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219126_NCS_Currents_March_2_eMag

NEUROCRITICAL CARE PHARMACY Argument for Conservative Use of Prophylactic Antibiotics in Penetrating Brain Injury By Andrea Sikora Newsome, PharmD and Emily Durr, PharmD Recent literature challenges the prolonged use of antimicrobial therapy in penetrating brain injury (PBI). Prophylactic antibi- otic therapy has been a generally accepted practice in the management of PBI to reduce the morbidity and mortality associated with infectious complications that can result from the cranial vault being entered by a foreign, non-sterile object. Andrea Sikora Here, we make an argument for the more Newsome, conservative use of prophylactic antimicro- PharmD bial regimens that will account for both the most likely pathogens and specifi c risk factors known to increase the risk of infection in PBI. PBI is often highly idiosyncratic, resulting in a lack of well-designed literature to guide duration and selection of antimicrobial therapy . In the pre-antibiotic era, when the use of perisurgical antimicrobial prophylaxis and topical antiseptics was rare, infectious complications of PBI in military personnel Emily Durr, were reported to be greater than 50%. PharmD Not surprisingly, when antimicrobial therapy was introduced, a substantial benefi t was observed. A more recent review reports the civilian PBI infection (4.03-fold increased risk, 95% CI, 1.30-12.43; p < 0.05), external rate around 1-5% and for injuries sustained in combat to have cerebrospinal fl uid drainage catheter use (4.09-fold increased slightly higher risk at approximately 4-11%. risk, 95% CI 1.57-10.67; p < 0.005), and local skin and soft tis- sue infection (5.10-fold increased risk, CI, 1.34-19.36; p < 0.05). Microbiologic studies of bone, metal, and wood fragments from However, antibiotic use beyond the 48-hour postoperative period penetrating injuries have found gram positive organisms to be the was not associated with fewer infections (p = 0.220). most likely cause of contamination. Clostridia species were more rarely encountered and were often associated with wood fragments. Based on available literature, we propose the following prophy- Identifi ed risk factors for infection include PBI associated with lactic antibiotic regimens. For high velocity PBI (i.e., gunshot cerebrospinal fl uid leak, air sinus wounds, and transventricular wound) – wherein the projectile has most likely been sterilized injuries. In addition, high and low velocity PBI should be differ- – coverage of common skin fl ora with fi rst-generation cephalo- entiated when selecting antimicrobial coverage as well as duration. sporins in the perioperative period (<48 hours) is most likely suffi cient. In the setting of low velocity PBI – where the penetrat- Expert opinion has recommended antimicrobial strategies ranging ing object is not sterile – broader coverage with a third generation from reducing complications from the most frequently observed cephalosporin and anaerobic coverage is reasonable. organisms in the acute setting to attempting complete sterilization In the setting of posterior wall injuries with frontal sinus fractures, of the wound area. While the former requires the use of a short gram positive, gram negative, and anaerobic coverage is warranted. course of targeted therapy, the latter necessitates up to a six-week Addition of vancomycin to an antibiotic regimen should be consid- course of broad spectrum antibiotics. ered in a patient-specifi c manner for resistant staphylococcus species PBI that involves facial fractures and/or frontal sinus injury poses but is not routinely necessary. Antibiotic use beyond the 48-hour an additional risk of infection. In 2010, Lauder and colleagues postoperative period may be reasonable in severe facial trauma with conducted an observational study of 233 patients with traumatic multiple fractures due to the increased infection rate observed. facial fractures to determine the effect of antibiotic prophylaxis on infection rate. They observed an overall infection rate of 9% and Length of this prolonged prophylactic regimen has not been well that increased infection was positively correlated with number of studied, but some recommendations exist to support fi ve to seven fractures (p < 0.0001) and open fracture wounds (p = 0.034). days postoperatively. Patient-specifi c consideration evaluating the risk factors for increased infection as well as the type of organisms Four different antibiotic prophylaxis regimens were evaluated: is essential for designing the most appropriate regimen. Group A received pre- (>2 hours before surgery) and perioperative Andrea Sikora Newsome, PharmD and Emily Durr, PharmD are members (≤2 hours before surgery), Group B received only perioperative, of the NCS Pharmacy Committee and invited guest writers for Currents. Group C received peri- and postoperative, and Group D received pre-, peri-, and postoperative antibiotic treatment. They found that use of antibiotics beyond the perioperative timeframe did not reduce postoperative infections (p = 0.248). In 2014, Bellamy and colleagues retrospectively evaluated 242 patients with surgically-managed frontal sinus fractures. Seri- ous infections were observed in 14 cases (5.8%). They observed increased risk of infection with operative delay beyond 48 hours 14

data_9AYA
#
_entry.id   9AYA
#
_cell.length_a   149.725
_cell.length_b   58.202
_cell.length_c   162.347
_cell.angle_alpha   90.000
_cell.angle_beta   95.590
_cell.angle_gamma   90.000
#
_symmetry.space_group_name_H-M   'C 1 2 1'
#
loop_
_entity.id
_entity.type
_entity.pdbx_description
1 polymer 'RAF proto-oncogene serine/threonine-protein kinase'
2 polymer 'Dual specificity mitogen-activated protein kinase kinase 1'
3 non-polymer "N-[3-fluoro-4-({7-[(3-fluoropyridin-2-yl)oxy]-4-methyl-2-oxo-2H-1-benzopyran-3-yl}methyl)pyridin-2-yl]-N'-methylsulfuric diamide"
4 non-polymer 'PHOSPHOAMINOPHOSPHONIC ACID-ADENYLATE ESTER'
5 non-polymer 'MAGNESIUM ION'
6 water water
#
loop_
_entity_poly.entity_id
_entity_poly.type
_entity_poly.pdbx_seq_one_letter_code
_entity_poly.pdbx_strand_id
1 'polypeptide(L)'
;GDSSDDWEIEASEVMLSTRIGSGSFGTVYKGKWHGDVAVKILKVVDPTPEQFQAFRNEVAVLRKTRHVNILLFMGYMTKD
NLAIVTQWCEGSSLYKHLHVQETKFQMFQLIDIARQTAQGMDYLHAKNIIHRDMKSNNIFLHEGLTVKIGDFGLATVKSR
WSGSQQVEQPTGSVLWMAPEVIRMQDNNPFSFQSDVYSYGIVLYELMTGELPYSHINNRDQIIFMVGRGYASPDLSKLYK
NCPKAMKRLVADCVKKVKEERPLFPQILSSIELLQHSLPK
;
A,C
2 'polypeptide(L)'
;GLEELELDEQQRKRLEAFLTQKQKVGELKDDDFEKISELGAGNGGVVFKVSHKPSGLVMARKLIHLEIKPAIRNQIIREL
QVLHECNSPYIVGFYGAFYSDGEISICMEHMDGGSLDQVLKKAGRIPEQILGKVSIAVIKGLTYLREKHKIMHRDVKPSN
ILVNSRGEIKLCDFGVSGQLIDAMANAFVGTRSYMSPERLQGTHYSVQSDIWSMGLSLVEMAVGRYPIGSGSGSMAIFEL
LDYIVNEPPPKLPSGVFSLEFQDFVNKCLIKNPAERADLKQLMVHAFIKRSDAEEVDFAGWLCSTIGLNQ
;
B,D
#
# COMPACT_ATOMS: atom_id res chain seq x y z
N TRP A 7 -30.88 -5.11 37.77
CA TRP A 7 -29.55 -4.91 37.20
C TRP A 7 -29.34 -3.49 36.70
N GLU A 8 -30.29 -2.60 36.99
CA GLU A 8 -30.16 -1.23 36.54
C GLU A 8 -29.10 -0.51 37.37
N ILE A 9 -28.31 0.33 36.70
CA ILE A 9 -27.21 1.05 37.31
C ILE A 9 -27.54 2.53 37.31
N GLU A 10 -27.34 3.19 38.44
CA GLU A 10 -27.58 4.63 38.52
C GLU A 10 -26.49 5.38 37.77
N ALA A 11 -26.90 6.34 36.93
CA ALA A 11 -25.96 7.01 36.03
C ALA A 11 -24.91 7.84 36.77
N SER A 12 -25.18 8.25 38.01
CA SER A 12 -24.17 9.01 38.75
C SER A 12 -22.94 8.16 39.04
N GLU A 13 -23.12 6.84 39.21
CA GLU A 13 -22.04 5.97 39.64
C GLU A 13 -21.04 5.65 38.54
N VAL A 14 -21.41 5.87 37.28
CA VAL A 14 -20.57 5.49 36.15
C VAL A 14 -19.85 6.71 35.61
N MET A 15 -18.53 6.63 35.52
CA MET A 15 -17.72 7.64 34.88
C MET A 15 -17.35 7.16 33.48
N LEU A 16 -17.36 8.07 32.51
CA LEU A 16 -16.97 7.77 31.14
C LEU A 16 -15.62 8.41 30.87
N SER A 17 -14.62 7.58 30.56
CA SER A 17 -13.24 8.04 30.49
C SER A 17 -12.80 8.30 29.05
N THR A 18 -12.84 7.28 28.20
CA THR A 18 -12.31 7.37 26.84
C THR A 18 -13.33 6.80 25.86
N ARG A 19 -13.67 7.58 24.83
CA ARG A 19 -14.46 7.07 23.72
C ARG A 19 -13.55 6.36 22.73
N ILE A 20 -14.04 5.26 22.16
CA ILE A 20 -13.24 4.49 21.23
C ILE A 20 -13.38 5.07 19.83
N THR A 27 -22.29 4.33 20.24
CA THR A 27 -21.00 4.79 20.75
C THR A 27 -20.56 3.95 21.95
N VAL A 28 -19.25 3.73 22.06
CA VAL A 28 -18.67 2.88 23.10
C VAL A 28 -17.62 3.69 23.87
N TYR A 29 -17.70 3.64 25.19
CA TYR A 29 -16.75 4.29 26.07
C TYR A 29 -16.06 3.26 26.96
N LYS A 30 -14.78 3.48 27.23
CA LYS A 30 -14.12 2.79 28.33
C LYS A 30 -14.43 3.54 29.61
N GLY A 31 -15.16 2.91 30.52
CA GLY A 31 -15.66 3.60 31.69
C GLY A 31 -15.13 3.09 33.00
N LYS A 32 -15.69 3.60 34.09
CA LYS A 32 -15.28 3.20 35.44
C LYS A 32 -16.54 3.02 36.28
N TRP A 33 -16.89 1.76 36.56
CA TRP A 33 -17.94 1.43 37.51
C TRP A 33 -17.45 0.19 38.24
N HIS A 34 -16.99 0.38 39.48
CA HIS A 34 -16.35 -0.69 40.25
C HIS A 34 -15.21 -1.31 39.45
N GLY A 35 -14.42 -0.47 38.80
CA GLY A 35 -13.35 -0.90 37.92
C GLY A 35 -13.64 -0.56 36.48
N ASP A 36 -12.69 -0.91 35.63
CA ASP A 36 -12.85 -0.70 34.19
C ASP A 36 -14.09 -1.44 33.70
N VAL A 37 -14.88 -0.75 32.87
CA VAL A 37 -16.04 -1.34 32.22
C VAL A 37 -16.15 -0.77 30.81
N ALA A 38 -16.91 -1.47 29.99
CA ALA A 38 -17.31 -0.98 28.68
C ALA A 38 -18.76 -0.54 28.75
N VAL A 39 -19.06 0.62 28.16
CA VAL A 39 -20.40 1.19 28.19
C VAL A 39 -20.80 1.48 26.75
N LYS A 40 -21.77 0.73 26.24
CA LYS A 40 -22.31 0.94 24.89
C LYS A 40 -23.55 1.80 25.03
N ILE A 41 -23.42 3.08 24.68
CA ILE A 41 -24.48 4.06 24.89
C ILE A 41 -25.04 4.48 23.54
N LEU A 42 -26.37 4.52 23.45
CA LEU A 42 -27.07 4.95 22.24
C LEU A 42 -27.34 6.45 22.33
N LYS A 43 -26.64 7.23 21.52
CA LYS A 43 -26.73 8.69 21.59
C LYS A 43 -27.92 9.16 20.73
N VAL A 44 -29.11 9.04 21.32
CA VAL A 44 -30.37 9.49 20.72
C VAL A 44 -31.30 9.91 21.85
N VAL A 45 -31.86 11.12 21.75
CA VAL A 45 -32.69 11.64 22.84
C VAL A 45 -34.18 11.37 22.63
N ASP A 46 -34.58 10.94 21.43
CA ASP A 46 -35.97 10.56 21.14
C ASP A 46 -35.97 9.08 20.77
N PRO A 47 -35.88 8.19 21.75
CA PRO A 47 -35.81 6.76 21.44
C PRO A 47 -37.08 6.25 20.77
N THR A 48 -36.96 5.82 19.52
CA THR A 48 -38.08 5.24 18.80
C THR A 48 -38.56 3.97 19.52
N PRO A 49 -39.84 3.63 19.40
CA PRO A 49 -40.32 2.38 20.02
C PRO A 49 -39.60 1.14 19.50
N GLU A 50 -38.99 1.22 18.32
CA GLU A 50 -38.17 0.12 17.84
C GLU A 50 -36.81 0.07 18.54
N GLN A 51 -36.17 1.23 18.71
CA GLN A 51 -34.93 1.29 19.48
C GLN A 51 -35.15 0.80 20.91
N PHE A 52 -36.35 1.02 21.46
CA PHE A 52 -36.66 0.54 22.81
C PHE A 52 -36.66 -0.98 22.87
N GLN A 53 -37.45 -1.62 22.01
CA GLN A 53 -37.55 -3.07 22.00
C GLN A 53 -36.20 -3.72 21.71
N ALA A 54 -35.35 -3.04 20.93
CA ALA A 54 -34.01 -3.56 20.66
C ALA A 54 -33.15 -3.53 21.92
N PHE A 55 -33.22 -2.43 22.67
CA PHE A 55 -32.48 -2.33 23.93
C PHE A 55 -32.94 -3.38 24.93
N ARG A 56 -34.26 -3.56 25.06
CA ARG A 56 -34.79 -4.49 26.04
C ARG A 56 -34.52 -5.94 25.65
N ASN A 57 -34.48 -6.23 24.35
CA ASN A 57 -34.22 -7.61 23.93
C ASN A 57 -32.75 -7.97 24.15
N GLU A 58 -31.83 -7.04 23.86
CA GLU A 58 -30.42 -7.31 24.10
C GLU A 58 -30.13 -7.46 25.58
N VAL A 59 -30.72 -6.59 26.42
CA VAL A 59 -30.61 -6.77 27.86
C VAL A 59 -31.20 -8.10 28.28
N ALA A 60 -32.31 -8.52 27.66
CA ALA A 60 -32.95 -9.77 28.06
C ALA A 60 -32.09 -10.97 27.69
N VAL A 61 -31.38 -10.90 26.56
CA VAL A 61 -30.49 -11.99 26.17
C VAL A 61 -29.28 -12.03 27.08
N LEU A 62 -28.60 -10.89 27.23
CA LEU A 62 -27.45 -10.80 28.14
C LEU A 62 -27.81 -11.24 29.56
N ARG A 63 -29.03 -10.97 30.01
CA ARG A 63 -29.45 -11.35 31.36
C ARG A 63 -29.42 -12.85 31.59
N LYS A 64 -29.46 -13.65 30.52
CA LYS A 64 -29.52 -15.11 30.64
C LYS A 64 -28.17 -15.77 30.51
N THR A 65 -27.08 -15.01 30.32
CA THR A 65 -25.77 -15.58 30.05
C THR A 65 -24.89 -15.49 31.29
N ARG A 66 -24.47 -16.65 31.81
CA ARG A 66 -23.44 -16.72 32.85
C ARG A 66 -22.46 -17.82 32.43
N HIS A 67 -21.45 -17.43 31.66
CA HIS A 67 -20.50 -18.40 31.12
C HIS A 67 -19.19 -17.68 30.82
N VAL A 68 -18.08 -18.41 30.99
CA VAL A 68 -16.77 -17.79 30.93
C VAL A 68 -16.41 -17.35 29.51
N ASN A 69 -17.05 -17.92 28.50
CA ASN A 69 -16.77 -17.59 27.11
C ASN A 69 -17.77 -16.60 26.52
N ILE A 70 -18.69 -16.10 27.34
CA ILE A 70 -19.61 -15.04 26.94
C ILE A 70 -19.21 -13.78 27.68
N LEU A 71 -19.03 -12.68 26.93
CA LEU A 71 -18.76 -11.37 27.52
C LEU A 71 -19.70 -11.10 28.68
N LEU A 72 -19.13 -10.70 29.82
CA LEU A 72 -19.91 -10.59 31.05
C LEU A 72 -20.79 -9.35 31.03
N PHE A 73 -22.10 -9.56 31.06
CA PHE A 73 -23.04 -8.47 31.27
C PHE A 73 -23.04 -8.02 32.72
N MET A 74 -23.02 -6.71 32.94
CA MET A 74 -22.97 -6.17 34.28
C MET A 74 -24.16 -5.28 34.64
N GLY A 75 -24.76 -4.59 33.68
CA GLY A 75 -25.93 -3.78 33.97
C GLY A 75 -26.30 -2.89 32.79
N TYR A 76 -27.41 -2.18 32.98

219126_NCS_Currents_March_2_eMag
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